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Re: Would it make a difference to you? (picking a pediatrician)

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Originally Posted by TooBusyBearcubs View Post
Also, the kind of doctor you describe is far more likely to expect you to simply follow her instructions without question. Be prepared for a lecture if your instincts ever prompt you to do anything other than what she advises. This does not just apply to vaccines, but to all of the issues that come up in the process of parenting.

I have worked for doctors like what you describe, and when DS was an infant, this is the kind of doctor we had. Greats credentials, very popular, very strict with their policies, and very inflexible. They always, always went with the mainstream ideas on everything (didn't usually have/take the time to look deeper), and often seemed to be operating under the assumption that parents are uninformed.
Exactly my feelings. Even if you do vax on schedule, what else will this doctor be rigid about? I'd look elsewhere.
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Old 07-03-2012, 02:57 PM   #34
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Re: Would it make a difference to you? (picking a pediatrician)

Maybe I missed this, but are there any other peds in the same practice that might be a better fit?

Was she having a bad day when you interviewed her and seemed blunt and busy because she had better things to do than interview prospective patients? Maybe she's totally different with kids?

If you are expecting your baby to have health concerns and this is the easiest and best way to get the care and referrals you need, then you should see her.

If I had to decide, I'd look elsewhere based solely on a first impression. I think a ped should be soft-spoken and gentle and not "rushed" or self-described as "busy" (which reads kinda like too busy to deal with unimportant crap brought in by neurotic first time parents - not that you are), mainly because kids pick up on that kind of stuff and they won't be comfortable with that dr. I think they should be willing to talk for a reasonable length of time about any and all concerns and even if they think my ideas are bat crap crazy to still talk to me professionally and in a way that doesn't make me feel dumb.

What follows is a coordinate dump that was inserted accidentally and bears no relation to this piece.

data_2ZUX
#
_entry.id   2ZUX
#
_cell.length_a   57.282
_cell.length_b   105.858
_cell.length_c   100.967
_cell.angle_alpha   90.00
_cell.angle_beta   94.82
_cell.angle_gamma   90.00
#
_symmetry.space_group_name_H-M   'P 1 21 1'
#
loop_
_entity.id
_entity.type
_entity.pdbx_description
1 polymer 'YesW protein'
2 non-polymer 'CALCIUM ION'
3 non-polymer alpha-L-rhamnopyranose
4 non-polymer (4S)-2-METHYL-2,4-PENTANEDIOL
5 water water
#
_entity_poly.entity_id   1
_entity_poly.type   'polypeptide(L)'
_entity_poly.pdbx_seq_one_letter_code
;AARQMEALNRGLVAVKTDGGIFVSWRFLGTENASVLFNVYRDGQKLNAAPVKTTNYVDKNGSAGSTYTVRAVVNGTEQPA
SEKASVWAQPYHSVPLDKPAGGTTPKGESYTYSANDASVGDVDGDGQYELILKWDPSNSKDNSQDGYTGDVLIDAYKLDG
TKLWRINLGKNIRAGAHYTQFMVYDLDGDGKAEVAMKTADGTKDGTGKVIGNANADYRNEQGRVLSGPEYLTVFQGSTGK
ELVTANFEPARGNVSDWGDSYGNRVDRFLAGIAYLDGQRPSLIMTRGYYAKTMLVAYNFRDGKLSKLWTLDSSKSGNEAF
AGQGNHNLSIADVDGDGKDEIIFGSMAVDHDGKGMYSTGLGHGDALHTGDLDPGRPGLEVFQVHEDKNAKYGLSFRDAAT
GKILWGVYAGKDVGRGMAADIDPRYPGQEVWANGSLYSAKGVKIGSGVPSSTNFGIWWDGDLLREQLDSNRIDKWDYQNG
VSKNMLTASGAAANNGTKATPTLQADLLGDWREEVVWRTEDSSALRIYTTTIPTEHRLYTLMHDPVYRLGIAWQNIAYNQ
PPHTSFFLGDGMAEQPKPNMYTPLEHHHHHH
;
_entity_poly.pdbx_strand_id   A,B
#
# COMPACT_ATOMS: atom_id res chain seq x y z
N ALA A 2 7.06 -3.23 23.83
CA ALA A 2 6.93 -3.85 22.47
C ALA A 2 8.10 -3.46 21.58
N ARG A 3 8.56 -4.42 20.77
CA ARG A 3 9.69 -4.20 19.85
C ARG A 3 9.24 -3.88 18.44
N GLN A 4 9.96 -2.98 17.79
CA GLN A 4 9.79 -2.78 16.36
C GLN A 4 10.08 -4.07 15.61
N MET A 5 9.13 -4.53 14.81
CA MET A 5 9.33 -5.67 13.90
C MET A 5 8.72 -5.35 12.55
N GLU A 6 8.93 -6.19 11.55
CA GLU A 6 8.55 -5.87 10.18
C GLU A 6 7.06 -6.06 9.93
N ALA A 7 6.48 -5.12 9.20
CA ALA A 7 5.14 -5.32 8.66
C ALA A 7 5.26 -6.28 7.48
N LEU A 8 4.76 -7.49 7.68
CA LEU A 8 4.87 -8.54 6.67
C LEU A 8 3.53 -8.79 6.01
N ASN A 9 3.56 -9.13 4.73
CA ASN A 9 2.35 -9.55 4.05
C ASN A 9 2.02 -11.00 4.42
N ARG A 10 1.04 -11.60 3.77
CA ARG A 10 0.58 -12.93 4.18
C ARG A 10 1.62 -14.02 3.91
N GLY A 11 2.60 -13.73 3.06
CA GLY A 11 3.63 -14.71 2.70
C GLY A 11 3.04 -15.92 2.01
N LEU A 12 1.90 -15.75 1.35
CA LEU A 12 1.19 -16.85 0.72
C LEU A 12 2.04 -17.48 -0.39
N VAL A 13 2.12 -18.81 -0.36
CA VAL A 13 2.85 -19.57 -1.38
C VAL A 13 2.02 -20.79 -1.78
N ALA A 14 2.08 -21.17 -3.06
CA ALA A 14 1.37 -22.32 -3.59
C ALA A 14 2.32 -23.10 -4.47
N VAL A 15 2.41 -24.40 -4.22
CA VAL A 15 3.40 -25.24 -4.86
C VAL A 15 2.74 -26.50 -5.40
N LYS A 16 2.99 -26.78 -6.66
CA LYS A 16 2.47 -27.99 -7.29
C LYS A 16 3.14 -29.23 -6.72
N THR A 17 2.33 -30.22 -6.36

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Old 07-03-2012, 03:05 PM   #35
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Re: Would it make a difference to you? (picking a pediatrician)

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The no delayed vaxing would be a dealbreaker for me even if I fully vaxed on schedule. I think when drs. have a very close minded approach to vaxing, it also may lead to other treatments. I would want a dr that cares and trusts that parents are capable of making decisions for their children.

I agree with this. My favorite thing about our ped is she asks me if I'm ok with something before she does it (even something small like checking iron levels) and she sits down and talks to me about treatments, allows me to ask questions and if I disagree with her plan of treatment she is fine with it. I think someone who wants to force a vaccine schedule would tend to get kind of huffy about a parent questioning anything.
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Old 07-03-2012, 03:09 PM   #36
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Re: Would it make a difference to you? (picking a pediatrician)

What would concern me is the "blunt and very busy" part. There have been plenty of times during our well checks where I have needed to talk to the doc about some concerns I was having. It was so nice because I never felt hurried, or like the doc thought I was wasting her time. All of the peds at my practice that I have encountered have been patient and kind and have taken the time to really listen to me. For me, that is worth the 3-4 month lead time in scheduling a well visit (although I have never not gotten a same day appointment when I have needed one.)
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Old 07-03-2012, 03:13 PM   #37